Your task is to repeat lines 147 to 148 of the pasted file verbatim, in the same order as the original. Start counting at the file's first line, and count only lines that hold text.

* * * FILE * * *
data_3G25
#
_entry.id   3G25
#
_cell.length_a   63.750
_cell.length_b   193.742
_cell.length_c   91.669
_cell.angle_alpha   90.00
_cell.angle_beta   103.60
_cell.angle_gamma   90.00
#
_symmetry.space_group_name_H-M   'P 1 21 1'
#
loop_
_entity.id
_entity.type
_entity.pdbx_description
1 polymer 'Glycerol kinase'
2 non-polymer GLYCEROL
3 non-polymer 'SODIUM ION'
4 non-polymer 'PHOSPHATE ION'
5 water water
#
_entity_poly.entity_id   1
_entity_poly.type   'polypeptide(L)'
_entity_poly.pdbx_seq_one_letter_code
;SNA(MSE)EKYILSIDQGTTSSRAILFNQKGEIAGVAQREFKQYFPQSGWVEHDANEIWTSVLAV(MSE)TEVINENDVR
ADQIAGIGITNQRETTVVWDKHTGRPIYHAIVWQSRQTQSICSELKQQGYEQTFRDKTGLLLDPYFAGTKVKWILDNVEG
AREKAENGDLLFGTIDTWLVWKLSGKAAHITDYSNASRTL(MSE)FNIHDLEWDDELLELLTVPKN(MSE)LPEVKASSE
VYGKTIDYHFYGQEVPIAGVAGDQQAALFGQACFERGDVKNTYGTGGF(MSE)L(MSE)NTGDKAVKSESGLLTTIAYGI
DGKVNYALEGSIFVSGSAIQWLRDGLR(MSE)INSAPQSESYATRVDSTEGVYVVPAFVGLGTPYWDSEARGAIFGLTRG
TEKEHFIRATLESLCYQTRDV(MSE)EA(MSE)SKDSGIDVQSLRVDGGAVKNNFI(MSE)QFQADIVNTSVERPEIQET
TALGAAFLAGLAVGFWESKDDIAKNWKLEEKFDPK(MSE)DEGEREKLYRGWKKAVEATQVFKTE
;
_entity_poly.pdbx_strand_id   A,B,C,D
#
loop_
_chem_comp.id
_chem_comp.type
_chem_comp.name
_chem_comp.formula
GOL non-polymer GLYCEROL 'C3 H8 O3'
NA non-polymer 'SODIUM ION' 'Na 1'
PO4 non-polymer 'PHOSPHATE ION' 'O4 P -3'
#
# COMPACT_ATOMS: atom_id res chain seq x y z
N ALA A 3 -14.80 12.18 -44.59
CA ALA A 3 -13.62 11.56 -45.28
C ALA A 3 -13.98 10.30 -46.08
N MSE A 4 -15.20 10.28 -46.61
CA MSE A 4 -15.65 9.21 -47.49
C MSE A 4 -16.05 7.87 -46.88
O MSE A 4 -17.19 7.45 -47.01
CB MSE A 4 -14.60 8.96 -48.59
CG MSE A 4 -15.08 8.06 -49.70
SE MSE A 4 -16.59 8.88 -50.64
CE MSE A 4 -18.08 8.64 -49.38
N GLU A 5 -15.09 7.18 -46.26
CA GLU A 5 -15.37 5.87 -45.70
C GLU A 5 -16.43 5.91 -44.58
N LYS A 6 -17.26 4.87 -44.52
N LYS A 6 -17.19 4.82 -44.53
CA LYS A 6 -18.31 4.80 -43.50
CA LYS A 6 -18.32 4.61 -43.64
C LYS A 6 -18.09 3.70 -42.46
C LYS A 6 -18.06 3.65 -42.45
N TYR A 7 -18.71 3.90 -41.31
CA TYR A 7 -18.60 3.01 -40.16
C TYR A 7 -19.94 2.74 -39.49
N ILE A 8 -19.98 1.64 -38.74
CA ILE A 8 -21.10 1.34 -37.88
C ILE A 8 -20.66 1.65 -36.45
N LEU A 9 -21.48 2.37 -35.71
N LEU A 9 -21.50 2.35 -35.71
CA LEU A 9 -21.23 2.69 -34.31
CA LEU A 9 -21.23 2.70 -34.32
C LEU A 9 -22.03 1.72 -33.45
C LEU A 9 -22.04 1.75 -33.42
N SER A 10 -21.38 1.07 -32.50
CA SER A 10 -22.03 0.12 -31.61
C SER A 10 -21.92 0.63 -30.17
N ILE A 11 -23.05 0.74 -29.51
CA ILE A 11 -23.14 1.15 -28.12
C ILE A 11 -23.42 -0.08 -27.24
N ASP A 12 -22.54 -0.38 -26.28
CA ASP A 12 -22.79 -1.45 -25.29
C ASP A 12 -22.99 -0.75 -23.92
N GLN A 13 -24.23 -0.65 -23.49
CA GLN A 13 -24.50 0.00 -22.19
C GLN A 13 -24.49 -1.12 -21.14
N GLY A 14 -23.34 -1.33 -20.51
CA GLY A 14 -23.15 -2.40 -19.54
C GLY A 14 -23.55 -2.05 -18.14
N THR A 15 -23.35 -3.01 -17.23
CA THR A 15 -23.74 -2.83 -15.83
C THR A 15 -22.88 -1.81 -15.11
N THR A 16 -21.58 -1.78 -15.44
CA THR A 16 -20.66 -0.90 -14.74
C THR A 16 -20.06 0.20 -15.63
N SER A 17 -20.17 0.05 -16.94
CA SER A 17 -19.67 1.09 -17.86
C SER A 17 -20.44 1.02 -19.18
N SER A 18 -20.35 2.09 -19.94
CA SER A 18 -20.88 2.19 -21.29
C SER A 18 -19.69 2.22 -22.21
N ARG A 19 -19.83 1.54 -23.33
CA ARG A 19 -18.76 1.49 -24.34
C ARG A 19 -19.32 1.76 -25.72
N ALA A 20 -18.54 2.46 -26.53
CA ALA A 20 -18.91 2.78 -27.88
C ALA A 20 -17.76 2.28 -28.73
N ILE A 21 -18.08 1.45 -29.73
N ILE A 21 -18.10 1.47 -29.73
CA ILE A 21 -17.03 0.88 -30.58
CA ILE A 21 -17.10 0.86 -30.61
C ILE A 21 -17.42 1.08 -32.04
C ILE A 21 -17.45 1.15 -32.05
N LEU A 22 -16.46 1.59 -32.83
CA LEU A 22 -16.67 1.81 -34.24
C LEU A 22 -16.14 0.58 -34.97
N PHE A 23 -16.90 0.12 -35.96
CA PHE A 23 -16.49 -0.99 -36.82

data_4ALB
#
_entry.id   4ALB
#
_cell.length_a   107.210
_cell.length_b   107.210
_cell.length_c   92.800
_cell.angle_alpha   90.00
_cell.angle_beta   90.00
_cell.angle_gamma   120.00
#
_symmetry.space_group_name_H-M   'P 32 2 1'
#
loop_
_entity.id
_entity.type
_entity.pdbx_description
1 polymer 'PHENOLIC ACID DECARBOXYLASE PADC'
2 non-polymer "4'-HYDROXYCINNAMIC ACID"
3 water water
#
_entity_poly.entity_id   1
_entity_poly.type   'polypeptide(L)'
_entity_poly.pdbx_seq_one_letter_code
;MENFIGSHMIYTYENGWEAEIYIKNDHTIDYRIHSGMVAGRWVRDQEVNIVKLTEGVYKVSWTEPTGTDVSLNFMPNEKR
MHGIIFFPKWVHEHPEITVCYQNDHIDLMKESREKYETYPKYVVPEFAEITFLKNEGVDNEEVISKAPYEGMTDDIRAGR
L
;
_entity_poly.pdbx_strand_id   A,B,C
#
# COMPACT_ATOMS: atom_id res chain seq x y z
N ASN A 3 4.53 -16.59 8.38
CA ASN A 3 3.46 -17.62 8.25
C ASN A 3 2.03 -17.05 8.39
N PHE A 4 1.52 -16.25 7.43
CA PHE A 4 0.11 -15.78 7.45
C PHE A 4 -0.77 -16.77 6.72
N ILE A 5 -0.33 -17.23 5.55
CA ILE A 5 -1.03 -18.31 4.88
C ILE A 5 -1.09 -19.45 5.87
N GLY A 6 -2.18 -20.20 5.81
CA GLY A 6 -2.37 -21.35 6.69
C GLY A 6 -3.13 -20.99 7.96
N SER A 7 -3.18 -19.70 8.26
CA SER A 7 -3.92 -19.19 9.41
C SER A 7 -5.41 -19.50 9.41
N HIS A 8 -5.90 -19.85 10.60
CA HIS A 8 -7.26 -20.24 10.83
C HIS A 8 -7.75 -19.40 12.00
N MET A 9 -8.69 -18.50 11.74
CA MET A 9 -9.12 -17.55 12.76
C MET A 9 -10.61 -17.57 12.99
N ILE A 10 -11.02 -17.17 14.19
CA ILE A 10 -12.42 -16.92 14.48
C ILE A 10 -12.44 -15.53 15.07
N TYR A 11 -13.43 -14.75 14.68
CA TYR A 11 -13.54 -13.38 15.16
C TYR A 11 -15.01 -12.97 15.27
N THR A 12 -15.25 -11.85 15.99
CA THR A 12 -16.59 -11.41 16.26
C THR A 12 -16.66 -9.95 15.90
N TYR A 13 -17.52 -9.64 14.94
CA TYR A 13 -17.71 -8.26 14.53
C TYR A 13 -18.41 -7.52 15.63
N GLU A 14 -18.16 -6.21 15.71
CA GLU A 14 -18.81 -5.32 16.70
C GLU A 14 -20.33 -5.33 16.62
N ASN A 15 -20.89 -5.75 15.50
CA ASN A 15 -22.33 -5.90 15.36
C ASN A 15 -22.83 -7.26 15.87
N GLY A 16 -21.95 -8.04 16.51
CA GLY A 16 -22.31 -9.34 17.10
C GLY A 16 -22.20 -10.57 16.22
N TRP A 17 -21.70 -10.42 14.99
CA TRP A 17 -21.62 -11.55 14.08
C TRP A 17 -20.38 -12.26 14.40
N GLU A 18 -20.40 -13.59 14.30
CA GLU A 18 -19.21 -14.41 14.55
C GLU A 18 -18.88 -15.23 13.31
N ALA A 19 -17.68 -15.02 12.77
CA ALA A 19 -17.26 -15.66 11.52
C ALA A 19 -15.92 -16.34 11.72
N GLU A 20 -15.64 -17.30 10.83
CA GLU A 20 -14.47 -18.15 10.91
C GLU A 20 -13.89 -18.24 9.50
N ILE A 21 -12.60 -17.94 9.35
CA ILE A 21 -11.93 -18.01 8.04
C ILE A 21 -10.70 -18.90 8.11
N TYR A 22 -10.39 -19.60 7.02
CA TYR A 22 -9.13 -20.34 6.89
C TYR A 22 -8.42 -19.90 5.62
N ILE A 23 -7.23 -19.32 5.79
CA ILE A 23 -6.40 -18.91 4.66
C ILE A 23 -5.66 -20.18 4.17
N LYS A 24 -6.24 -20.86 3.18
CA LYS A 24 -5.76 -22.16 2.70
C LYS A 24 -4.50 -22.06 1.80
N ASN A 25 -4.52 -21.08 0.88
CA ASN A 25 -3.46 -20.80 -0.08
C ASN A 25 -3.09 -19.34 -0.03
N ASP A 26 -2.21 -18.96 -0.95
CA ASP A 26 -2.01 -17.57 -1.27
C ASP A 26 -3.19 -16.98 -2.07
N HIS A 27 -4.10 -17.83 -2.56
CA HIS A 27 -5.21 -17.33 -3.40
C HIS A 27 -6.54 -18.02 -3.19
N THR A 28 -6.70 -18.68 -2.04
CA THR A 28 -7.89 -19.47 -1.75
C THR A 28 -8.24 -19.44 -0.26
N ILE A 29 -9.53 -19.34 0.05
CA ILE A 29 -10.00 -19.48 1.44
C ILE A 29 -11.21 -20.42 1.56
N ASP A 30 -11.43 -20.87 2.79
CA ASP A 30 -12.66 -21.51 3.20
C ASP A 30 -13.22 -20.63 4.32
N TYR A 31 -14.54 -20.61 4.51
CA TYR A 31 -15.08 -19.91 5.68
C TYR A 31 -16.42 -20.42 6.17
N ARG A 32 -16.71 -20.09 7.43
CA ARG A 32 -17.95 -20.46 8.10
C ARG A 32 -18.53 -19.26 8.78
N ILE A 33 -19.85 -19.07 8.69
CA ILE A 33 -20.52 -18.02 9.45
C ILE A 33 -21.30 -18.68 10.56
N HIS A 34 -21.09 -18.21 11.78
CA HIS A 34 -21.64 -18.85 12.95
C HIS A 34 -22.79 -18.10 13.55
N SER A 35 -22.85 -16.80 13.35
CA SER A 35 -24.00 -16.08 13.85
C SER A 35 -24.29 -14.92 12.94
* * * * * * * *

;MENFIGSHMIYTYENGWEAEIYIKNDHTIDYRIHSGMVAGRWVRDQEVNIVKLTEGVYKVSWTEPTGTDVSLNFMPNEKR
MHGIIFFPKWVHEHPEITVCYQNDHIDLMKESREKYETYPKYVVPEFAEITFLKNEGVDNEEVISKAPYEGMTDDIRAGR